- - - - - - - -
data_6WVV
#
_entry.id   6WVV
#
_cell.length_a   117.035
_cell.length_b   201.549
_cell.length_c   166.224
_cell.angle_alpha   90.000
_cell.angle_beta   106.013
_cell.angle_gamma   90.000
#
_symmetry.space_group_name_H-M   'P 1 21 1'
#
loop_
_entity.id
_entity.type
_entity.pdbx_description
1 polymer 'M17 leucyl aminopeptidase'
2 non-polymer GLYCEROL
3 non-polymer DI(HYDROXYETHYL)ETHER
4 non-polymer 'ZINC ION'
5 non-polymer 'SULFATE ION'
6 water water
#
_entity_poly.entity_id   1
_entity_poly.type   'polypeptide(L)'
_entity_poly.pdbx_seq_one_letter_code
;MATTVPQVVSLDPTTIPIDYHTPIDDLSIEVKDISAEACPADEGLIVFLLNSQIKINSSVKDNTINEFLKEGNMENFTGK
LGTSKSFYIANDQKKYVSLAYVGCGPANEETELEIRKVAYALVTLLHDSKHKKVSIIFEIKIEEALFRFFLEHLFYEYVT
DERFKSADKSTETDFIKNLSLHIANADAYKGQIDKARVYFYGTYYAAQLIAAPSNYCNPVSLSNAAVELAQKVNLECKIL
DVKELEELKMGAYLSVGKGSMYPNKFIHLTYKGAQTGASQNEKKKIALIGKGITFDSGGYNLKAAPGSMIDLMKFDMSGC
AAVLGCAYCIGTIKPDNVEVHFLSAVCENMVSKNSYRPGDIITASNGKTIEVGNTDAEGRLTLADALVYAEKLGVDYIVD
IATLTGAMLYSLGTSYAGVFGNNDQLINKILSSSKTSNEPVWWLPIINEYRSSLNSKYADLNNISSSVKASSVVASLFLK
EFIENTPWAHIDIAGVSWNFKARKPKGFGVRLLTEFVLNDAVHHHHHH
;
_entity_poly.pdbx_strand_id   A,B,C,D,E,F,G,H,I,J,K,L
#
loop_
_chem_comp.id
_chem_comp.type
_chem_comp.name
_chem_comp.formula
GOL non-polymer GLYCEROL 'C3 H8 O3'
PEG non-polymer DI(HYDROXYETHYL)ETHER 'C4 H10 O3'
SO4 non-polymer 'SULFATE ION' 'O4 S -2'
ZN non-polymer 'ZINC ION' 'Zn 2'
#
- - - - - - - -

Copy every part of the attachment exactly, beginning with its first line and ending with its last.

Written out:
data_6WVV
#
_entry.id   6WVV
#
_cell.length_a   117.035
_cell.length_b   201.549
_cell.length_c   166.224
_cell.angle_alpha   90.000
_cell.angle_beta   106.013
_cell.angle_gamma   90.000
#
_symmetry.space_group_name_H-M   'P 1 21 1'
#
loop_
_entity.id
_entity.type
_entity.pdbx_description
1 polymer 'M17 leucyl aminopeptidase'
2 non-polymer GLYCEROL
3 non-polymer DI(HYDROXYETHYL)ETHER
4 non-polymer 'ZINC ION'
5 non-polymer 'SULFATE ION'
6 water water
#
_entity_poly.entity_id   1
_entity_poly.type   'polypeptide(L)'
_entity_poly.pdbx_seq_one_letter_code
;MATTVPQVVSLDPTTIPIDYHTPIDDLSIEVKDISAEACPADEGLIVFLLNSQIKINSSVKDNTINEFLKEGNMENFTGK
LGTSKSFYIANDQKKYVSLAYVGCGPANEETELEIRKVAYALVTLLHDSKHKKVSIIFEIKIEEALFRFFLEHLFYEYVT
DERFKSADKSTETDFIKNLSLHIANADAYKGQIDKARVYFYGTYYAAQLIAAPSNYCNPVSLSNAAVELAQKVNLECKIL
DVKELEELKMGAYLSVGKGSMYPNKFIHLTYKGAQTGASQNEKKKIALIGKGITFDSGGYNLKAAPGSMIDLMKFDMSGC
AAVLGCAYCIGTIKPDNVEVHFLSAVCENMVSKNSYRPGDIITASNGKTIEVGNTDAEGRLTLADALVYAEKLGVDYIVD
IATLTGAMLYSLGTSYAGVFGNNDQLINKILSSSKTSNEPVWWLPIINEYRSSLNSKYADLNNISSSVKASSVVASLFLK
EFIENTPWAHIDIAGVSWNFKARKPKGFGVRLLTEFVLNDAVHHHHHH
;
_entity_poly.pdbx_strand_id   A,B,C,D,E,F,G,H,I,J,K,L
#
loop_
_chem_comp.id
_chem_comp.type
_chem_comp.name
_chem_comp.formula
GOL non-polymer GLYCEROL 'C3 H8 O3'
PEG non-polymer DI(HYDROXYETHYL)ETHER 'C4 H10 O3'
SO4 non-polymer 'SULFATE ION' 'O4 S -2'
ZN non-polymer 'ZINC ION' 'Zn 2'
#